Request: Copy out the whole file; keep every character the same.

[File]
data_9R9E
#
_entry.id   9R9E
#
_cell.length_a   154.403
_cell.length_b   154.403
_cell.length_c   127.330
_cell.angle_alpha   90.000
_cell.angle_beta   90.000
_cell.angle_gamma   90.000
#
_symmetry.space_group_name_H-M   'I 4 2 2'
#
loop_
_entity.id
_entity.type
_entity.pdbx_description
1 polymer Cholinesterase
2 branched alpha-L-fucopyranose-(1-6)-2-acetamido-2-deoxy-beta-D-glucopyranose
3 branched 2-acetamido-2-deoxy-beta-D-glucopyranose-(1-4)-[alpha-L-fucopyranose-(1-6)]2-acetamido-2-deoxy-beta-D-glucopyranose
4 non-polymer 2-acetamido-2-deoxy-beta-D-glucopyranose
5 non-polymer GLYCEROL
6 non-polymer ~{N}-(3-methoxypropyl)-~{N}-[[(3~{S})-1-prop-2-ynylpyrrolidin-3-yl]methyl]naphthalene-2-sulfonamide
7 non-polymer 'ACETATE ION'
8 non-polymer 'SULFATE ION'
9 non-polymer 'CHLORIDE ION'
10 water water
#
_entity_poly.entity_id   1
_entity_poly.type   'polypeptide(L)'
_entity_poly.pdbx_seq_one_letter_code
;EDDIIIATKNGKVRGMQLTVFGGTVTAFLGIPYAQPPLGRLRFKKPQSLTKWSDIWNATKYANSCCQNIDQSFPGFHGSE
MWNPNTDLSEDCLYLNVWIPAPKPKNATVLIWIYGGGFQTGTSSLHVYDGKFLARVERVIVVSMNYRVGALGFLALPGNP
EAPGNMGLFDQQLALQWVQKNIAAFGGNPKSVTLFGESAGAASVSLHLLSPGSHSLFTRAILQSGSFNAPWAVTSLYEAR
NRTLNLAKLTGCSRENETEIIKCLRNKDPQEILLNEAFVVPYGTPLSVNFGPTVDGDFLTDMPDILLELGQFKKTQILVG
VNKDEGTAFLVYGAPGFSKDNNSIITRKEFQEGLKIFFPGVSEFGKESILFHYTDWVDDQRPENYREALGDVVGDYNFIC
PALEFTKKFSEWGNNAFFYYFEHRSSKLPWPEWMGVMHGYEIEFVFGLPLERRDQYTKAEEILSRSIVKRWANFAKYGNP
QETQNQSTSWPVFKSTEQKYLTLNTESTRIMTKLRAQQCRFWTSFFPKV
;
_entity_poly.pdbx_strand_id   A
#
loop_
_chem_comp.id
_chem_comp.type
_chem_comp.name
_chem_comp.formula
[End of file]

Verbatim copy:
data_9R9E
#
_entry.id   9R9E
#
_cell.length_a   154.403
_cell.length_b   154.403
_cell.length_c   127.330
_cell.angle_alpha   90.000
_cell.angle_beta   90.000
_cell.angle_gamma   90.000
#
_symmetry.space_group_name_H-M   'I 4 2 2'
#
loop_
_entity.id
_entity.type
_entity.pdbx_description
1 polymer Cholinesterase
2 branched alpha-L-fucopyranose-(1-6)-2-acetamido-2-deoxy-beta-D-glucopyranose
3 branched 2-acetamido-2-deoxy-beta-D-glucopyranose-(1-4)-[alpha-L-fucopyranose-(1-6)]2-acetamido-2-deoxy-beta-D-glucopyranose
4 non-polymer 2-acetamido-2-deoxy-beta-D-glucopyranose
5 non-polymer GLYCEROL
6 non-polymer ~{N}-(3-methoxypropyl)-~{N}-[[(3~{S})-1-prop-2-ynylpyrrolidin-3-yl]methyl]naphthalene-2-sulfonamide
7 non-polymer 'ACETATE ION'
8 non-polymer 'SULFATE ION'
9 non-polymer 'CHLORIDE ION'
10 water water
#
_entity_poly.entity_id   1
_entity_poly.type   'polypeptide(L)'
_entity_poly.pdbx_seq_one_letter_code
;EDDIIIATKNGKVRGMQLTVFGGTVTAFLGIPYAQPPLGRLRFKKPQSLTKWSDIWNATKYANSCCQNIDQSFPGFHGSE
MWNPNTDLSEDCLYLNVWIPAPKPKNATVLIWIYGGGFQTGTSSLHVYDGKFLARVERVIVVSMNYRVGALGFLALPGNP
EAPGNMGLFDQQLALQWVQKNIAAFGGNPKSVTLFGESAGAASVSLHLLSPGSHSLFTRAILQSGSFNAPWAVTSLYEAR
NRTLNLAKLTGCSRENETEIIKCLRNKDPQEILLNEAFVVPYGTPLSVNFGPTVDGDFLTDMPDILLELGQFKKTQILVG
VNKDEGTAFLVYGAPGFSKDNNSIITRKEFQEGLKIFFPGVSEFGKESILFHYTDWVDDQRPENYREALGDVVGDYNFIC
PALEFTKKFSEWGNNAFFYYFEHRSSKLPWPEWMGVMHGYEIEFVFGLPLERRDQYTKAEEILSRSIVKRWANFAKYGNP
QETQNQSTSWPVFKSTEQKYLTLNTESTRIMTKLRAQQCRFWTSFFPKV
;
_entity_poly.pdbx_strand_id   A
#
loop_
_chem_comp.id
_chem_comp.type
_chem_comp.name
_chem_comp.formula